Is online gambling more ‘dangerous’ than offline gambling?

A question that is often asked by policymakers is whether online gambling is more ‘dangerous’ or ‘harmful’ than offline gambling. The answer to this question depends on what the definitions are of ‘harmful’ or ‘dangerous’ or (more importantly) whether online gambling is more harmful or dangerous to particular kinds of people (e.g., problem gamblers). There has been much debate in both the media and academic research outlets related to this question. This is an issue that Michael Auer and I recently examined in more detail in an article in Casino and Gambling International (CGI).

In our CGI article, we noted that there have also been a number of different approaches to collecting information about online gamblers. We argued that most published studies concerning online gambling have used one of two approaches – behavioural tracking studies (e.g., studies that collect data based on real online gamblers’ data typically supplied by online gaming operators to academic researchers) and self-report studies (e.g., studies that collect data via surveys, focus groups and/or interviews). Studies using self-report methods have tended to argue that problem gambling is more prevalent among online gamblers compared to offline gamblers. Studies using behavioural tracking data have tended to argue that online gambling is no more dangerous than offline gambling. At face value, this suggests that findings (relating to ‘dangerousness’ of the gambling medium) appear to depend upon the methodology used.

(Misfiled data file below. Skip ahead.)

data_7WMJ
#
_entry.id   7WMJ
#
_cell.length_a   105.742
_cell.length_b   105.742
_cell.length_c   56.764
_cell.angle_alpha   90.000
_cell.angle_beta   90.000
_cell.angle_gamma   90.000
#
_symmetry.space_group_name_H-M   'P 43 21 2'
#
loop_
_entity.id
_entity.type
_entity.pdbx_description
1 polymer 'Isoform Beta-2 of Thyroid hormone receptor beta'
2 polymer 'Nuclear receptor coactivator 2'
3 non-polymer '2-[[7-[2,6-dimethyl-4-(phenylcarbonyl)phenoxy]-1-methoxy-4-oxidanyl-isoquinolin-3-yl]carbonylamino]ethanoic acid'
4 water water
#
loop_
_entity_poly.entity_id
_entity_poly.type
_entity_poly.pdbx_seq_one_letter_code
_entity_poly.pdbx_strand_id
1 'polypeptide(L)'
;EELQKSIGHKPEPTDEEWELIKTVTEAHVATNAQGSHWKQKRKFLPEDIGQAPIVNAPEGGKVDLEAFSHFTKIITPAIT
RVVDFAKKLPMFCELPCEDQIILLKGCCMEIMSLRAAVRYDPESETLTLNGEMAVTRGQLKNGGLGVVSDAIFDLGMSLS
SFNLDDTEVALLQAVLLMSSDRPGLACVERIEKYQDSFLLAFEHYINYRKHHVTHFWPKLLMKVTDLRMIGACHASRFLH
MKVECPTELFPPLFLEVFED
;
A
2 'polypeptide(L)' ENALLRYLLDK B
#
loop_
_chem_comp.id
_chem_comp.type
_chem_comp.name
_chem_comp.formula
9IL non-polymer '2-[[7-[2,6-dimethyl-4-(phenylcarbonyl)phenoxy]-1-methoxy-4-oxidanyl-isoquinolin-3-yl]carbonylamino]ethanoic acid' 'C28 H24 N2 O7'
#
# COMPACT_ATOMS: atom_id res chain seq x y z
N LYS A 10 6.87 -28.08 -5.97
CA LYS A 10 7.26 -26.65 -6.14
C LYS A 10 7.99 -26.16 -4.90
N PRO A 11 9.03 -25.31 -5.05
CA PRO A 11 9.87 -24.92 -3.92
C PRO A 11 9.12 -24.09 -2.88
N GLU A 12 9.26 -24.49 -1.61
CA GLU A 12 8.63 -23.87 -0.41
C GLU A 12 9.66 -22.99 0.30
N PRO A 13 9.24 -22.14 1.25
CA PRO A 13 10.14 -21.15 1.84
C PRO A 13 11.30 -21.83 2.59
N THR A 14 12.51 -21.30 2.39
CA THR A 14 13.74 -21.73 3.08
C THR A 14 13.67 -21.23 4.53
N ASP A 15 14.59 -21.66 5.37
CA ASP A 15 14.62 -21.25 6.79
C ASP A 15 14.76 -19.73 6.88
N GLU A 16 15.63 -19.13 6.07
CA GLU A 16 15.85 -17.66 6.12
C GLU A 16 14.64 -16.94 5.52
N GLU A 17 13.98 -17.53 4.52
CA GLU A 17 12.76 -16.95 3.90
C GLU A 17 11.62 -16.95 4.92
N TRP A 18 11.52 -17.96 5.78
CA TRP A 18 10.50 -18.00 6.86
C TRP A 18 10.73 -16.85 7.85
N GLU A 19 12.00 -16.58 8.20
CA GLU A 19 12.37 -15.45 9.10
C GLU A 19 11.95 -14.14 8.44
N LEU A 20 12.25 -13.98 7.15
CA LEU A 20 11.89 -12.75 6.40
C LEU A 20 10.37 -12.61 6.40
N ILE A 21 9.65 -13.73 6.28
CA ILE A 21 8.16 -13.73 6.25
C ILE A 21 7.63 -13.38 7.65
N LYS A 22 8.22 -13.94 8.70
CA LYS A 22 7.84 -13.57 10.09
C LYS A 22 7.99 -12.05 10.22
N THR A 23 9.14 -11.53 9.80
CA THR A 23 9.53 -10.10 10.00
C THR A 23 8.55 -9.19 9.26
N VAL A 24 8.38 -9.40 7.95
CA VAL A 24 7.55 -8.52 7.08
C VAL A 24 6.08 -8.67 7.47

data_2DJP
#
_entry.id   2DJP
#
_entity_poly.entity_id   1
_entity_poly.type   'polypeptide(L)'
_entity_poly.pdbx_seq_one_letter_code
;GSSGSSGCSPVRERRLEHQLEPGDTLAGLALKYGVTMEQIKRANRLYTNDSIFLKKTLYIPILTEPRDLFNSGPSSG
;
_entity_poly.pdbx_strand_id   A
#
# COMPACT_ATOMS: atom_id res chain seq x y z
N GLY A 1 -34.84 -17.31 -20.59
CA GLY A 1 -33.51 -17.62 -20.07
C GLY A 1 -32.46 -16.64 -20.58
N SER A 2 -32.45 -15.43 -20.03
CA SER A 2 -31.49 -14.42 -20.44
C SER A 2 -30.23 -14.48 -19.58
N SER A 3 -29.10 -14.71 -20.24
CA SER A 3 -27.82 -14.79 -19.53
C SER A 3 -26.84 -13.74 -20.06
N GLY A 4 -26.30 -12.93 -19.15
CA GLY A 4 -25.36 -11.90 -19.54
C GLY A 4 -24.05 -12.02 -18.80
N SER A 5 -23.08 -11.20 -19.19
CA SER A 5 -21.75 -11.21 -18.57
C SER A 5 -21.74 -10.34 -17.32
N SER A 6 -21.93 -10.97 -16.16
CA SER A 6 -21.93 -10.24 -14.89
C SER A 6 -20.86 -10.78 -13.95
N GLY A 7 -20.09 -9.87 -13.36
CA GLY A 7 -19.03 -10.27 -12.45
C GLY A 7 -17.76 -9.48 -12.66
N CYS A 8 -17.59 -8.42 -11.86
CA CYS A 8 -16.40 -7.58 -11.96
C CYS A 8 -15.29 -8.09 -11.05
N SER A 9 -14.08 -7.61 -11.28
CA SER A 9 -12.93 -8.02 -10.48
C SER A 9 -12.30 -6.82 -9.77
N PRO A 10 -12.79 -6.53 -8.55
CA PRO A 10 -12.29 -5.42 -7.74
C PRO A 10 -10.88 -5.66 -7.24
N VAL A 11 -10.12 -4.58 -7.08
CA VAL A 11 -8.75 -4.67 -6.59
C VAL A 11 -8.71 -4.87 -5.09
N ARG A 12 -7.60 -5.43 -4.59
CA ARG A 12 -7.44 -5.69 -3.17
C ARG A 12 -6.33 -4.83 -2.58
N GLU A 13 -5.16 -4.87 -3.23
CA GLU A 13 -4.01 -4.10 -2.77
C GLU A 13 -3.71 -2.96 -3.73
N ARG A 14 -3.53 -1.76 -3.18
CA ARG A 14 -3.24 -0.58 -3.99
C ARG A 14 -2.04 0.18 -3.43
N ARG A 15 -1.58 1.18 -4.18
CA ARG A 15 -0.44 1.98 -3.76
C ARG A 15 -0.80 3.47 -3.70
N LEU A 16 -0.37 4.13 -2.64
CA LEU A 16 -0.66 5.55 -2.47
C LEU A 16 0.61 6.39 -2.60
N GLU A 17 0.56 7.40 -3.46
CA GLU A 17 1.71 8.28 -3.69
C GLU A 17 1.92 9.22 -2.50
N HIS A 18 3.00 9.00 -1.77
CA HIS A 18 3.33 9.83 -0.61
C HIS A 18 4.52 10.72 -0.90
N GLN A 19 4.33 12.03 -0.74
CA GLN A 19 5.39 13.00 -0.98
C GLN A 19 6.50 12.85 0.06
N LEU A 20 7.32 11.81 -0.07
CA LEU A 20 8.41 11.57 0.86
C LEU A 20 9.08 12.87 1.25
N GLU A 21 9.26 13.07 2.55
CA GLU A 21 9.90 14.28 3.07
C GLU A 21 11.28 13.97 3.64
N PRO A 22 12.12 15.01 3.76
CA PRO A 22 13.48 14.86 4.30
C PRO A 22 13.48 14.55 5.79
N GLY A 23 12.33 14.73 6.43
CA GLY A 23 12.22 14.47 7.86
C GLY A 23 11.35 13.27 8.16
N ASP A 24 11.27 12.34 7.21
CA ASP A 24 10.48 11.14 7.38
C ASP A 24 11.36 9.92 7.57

Both of these approaches have advantages and disadvantages. In our CGI article, we noted the following key differences between these two methods:

  • Behavioural tracking data provides a totally objective record of an individual’s gambling behaviour on a particular online gambling website (whereas individuals in self-report studies may be prone to social desirability factors, unreliable memory, etc.).
  • Behavioural tracking data provide a record of events and can be revisited after the event itself has finished (whereas self-report studies cannot).
  • Behavioural tracking data usually comprise very large sample sizes whereas self-report studies are based on much smaller sample sizes.
  • Behavioural tracking data collects data from only one gambling site and tells us nothing about the person’s Internet gambling in general (as Internet gamblers typically gamble on more than one site)
  • Behavioural tracking data always comes from unrepresentative samples (i.e., the players that use one particular internet gambling site) whereas the very best self-report studies (e.g., the British Gambling Prevalence Surveys in Great Britain) use random and nationally representative samples
  • Behavioural tracking data does not account for the fact that more than one person can use a particular account
  • Behavioural tracking data tell us nothing about why people gamble (whereas self-report data can provide greater insight into motivation to gamble)
  • Behavioural tracking data cannot be used for comparing online and offline gambling or for making comparisons about whether online gambling is safer or more dangerous than offline gambling as data are only collected on one group of people (i.e., online gamblers).
  • Self-report methods can be used to compare two (or more) groups of gamblers and is the only method we currently have to infer to what extent one medium of gambling may or may not be more or less safe.